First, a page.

The Inconvenient Truth - Fear Mongering Al Gore Exposed!

Submitted by SadInAmerica on Fri, 06/20/2008 - 11:52pm.

The world must embrace a "carbon-neutral lifestyle." So says Al Gore. To do otherwise, he says, will result in a cataclysmic catastrophe. "Humanity is sitting on a ticking time bomb," warns the website for his film, An Inconvenient Truth. "We have just 10 years to avert a major catastrophe that could send our entire planet into a tailspin." (Uh huh... Sighing... S.I.A.)

Graciously, Gore tells consumers how to change their lives to curb their carbon-gobbling ways: Switch to compact fluorescent light bulbs, use a clothesline, drive a hybrid, use renewable energy, dramatically cut back on consumption. Better still, responsible global citizens can follow Gore's example, because, as he readily points out in his speeches, he lives a "carbon-neutral lifestyle." But if Al Gore is the world's role model for ecology, the planet is doomed.

For someone who says the sky is falling, he appears quite content to let it fall, if his conduct is any measure. He says he recycles and drives a hybrid. And he claims he uses renewable energy credits to offset the pollution he produces when using a private jet to promote his film. (In reality, Paramount Classics, the film's distributor, pays this.)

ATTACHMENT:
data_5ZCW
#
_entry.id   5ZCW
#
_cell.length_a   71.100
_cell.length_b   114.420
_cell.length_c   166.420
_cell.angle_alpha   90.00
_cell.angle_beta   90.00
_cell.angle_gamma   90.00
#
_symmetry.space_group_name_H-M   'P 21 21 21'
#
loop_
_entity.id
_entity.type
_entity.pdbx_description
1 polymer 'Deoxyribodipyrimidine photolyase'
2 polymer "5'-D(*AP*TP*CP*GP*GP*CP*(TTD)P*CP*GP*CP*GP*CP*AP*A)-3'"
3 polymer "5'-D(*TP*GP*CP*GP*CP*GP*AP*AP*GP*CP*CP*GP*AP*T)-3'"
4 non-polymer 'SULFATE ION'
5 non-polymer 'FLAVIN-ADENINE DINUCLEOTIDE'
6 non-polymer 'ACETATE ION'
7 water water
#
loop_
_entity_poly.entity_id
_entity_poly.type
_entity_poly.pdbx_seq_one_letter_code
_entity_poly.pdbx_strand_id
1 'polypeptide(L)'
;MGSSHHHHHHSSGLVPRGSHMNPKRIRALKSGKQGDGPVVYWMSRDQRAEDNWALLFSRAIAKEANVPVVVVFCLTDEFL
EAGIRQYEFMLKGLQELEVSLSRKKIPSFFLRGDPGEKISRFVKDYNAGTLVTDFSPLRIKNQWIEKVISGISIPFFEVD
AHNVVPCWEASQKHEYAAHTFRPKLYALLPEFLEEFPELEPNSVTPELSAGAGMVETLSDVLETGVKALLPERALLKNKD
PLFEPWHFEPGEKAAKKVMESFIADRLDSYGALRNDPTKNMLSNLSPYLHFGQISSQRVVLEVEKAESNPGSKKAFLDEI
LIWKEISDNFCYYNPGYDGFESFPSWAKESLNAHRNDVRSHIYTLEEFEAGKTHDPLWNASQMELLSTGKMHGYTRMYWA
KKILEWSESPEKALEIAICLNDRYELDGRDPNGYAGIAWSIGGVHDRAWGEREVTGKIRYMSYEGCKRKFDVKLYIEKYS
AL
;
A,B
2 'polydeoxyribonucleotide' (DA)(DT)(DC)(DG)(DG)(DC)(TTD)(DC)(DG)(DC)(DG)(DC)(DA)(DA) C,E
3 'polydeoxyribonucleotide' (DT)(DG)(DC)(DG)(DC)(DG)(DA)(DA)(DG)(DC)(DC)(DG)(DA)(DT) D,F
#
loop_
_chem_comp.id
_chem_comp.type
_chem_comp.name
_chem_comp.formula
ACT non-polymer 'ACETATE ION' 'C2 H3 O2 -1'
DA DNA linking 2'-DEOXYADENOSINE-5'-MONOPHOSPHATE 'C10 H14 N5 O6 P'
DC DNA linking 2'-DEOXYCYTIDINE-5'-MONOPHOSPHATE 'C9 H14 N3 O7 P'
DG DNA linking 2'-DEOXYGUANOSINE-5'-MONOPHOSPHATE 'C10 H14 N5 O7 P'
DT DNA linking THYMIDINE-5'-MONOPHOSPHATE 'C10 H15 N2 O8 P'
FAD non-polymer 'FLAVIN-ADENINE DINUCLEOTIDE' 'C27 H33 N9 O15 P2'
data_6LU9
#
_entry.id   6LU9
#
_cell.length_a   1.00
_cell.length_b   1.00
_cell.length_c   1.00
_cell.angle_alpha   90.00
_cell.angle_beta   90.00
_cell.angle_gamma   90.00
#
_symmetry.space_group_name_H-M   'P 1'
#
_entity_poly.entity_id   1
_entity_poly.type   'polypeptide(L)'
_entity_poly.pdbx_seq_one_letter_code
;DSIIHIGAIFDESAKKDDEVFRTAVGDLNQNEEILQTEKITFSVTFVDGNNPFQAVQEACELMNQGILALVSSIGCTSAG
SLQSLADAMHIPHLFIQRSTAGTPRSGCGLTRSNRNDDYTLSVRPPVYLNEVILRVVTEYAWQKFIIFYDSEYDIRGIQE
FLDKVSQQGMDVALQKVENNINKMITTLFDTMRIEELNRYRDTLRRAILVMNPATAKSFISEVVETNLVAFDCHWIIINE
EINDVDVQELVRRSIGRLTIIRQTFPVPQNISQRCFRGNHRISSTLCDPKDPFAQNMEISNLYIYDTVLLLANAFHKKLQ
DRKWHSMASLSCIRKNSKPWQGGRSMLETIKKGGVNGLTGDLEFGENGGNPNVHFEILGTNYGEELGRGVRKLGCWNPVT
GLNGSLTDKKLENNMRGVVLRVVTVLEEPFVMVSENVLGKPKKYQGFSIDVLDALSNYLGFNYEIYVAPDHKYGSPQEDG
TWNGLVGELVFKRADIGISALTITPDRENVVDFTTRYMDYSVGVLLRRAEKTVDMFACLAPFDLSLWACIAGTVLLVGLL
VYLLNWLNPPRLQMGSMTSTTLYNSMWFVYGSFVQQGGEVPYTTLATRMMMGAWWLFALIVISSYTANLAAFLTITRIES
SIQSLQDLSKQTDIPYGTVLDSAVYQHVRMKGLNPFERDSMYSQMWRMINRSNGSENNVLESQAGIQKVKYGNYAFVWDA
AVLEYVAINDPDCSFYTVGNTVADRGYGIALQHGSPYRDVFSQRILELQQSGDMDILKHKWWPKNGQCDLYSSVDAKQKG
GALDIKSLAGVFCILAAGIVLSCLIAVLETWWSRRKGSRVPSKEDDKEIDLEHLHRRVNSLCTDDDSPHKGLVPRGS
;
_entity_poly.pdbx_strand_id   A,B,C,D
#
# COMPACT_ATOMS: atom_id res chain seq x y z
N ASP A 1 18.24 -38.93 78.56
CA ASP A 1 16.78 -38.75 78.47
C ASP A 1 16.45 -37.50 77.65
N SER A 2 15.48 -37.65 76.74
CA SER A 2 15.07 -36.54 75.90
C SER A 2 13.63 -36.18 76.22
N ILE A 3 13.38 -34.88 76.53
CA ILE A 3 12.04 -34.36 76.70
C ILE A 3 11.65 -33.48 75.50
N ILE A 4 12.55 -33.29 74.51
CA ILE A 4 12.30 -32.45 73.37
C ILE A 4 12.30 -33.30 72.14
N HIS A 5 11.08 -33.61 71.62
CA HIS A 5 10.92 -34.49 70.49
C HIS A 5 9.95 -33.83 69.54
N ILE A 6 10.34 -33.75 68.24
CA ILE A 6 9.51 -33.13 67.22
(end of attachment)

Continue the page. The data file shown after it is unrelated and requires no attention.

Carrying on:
As Gore lectures the world on excessive consumption, public records show that he and his wife Tipper live in two properties: a 10,000-square-foot, 20-room, eight-bathroom home in Nashville, and a 4,000-square-foot home in Arlington, Va. (He also has a third home in Carthage, Tenn.) For someone rallying the planet to pursue a path of extreme personal sacrifice, Gore requires little from himself.